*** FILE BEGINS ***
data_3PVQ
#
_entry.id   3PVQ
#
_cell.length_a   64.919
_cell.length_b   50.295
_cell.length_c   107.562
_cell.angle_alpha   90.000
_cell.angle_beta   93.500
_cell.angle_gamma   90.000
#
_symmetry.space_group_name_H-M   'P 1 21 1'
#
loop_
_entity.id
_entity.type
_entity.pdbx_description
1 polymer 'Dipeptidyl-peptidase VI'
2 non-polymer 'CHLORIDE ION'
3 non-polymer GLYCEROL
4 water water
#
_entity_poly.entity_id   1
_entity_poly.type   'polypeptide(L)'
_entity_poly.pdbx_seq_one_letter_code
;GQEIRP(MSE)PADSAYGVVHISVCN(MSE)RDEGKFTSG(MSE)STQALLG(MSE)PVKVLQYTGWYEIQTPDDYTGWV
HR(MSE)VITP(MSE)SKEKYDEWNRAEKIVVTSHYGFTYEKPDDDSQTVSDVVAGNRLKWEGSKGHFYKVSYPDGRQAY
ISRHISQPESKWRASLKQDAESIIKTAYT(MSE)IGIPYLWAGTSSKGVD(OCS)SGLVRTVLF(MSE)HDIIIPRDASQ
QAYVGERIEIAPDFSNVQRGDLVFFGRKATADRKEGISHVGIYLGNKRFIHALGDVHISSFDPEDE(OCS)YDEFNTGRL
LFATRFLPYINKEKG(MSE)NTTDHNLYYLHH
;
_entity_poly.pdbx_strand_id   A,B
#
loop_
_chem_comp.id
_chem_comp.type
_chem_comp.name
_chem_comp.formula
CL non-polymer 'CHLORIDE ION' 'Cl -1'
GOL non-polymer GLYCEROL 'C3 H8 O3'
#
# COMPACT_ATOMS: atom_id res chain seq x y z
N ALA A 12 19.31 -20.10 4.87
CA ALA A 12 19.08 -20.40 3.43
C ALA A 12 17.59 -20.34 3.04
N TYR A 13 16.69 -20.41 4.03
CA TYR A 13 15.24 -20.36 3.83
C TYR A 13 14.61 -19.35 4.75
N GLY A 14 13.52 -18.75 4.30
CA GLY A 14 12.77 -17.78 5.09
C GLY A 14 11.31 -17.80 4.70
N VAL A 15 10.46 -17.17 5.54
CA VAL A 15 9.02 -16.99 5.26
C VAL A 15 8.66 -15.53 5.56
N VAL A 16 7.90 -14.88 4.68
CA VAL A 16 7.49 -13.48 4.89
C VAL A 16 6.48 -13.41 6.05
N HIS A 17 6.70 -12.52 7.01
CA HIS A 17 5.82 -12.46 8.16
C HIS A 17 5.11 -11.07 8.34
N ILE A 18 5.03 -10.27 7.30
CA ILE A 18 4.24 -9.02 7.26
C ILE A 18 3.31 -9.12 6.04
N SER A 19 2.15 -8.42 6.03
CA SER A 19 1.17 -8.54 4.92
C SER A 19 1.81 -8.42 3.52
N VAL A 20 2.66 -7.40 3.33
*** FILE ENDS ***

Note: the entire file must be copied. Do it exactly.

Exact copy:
data_3PVQ
#
_entry.id   3PVQ
#
_cell.length_a   64.919
_cell.length_b   50.295
_cell.length_c   107.562
_cell.angle_alpha   90.000
_cell.angle_beta   93.500
_cell.angle_gamma   90.000
#
_symmetry.space_group_name_H-M   'P 1 21 1'
#
loop_
_entity.id
_entity.type
_entity.pdbx_description
1 polymer 'Dipeptidyl-peptidase VI'
2 non-polymer 'CHLORIDE ION'
3 non-polymer GLYCEROL
4 water water
#
_entity_poly.entity_id   1
_entity_poly.type   'polypeptide(L)'
_entity_poly.pdbx_seq_one_letter_code
;GQEIRP(MSE)PADSAYGVVHISVCN(MSE)RDEGKFTSG(MSE)STQALLG(MSE)PVKVLQYTGWYEIQTPDDYTGWV
HR(MSE)VITP(MSE)SKEKYDEWNRAEKIVVTSHYGFTYEKPDDDSQTVSDVVAGNRLKWEGSKGHFYKVSYPDGRQAY
ISRHISQPESKWRASLKQDAESIIKTAYT(MSE)IGIPYLWAGTSSKGVD(OCS)SGLVRTVLF(MSE)HDIIIPRDASQ
QAYVGERIEIAPDFSNVQRGDLVFFGRKATADRKEGISHVGIYLGNKRFIHALGDVHISSFDPEDE(OCS)YDEFNTGRL
LFATRFLPYINKEKG(MSE)NTTDHNLYYLHH
;
_entity_poly.pdbx_strand_id   A,B
#
loop_
_chem_comp.id
_chem_comp.type
_chem_comp.name
_chem_comp.formula
CL non-polymer 'CHLORIDE ION' 'Cl -1'
GOL non-polymer GLYCEROL 'C3 H8 O3'
#
# COMPACT_ATOMS: atom_id res chain seq x y z
N ALA A 12 19.31 -20.10 4.87
CA ALA A 12 19.08 -20.40 3.43
C ALA A 12 17.59 -20.34 3.04
N TYR A 13 16.69 -20.41 4.03
CA TYR A 13 15.24 -20.36 3.83
C TYR A 13 14.61 -19.35 4.75
N GLY A 14 13.52 -18.75 4.30
CA GLY A 14 12.77 -17.78 5.09
C GLY A 14 11.31 -17.80 4.70
N VAL A 15 10.46 -17.17 5.54
CA VAL A 15 9.02 -16.99 5.26
C VAL A 15 8.66 -15.53 5.56
N VAL A 16 7.90 -14.88 4.68
CA VAL A 16 7.49 -13.48 4.89
C VAL A 16 6.48 -13.41 6.05
N HIS A 17 6.70 -12.52 7.01
CA HIS A 17 5.82 -12.46 8.16
C HIS A 17 5.11 -11.07 8.34
N ILE A 18 5.03 -10.27 7.30
CA ILE A 18 4.24 -9.02 7.26
C ILE A 18 3.31 -9.12 6.04
N SER A 19 2.15 -8.42 6.03
CA SER A 19 1.17 -8.54 4.92
C SER A 19 1.81 -8.42 3.52
N VAL A 20 2.66 -7.40 3.33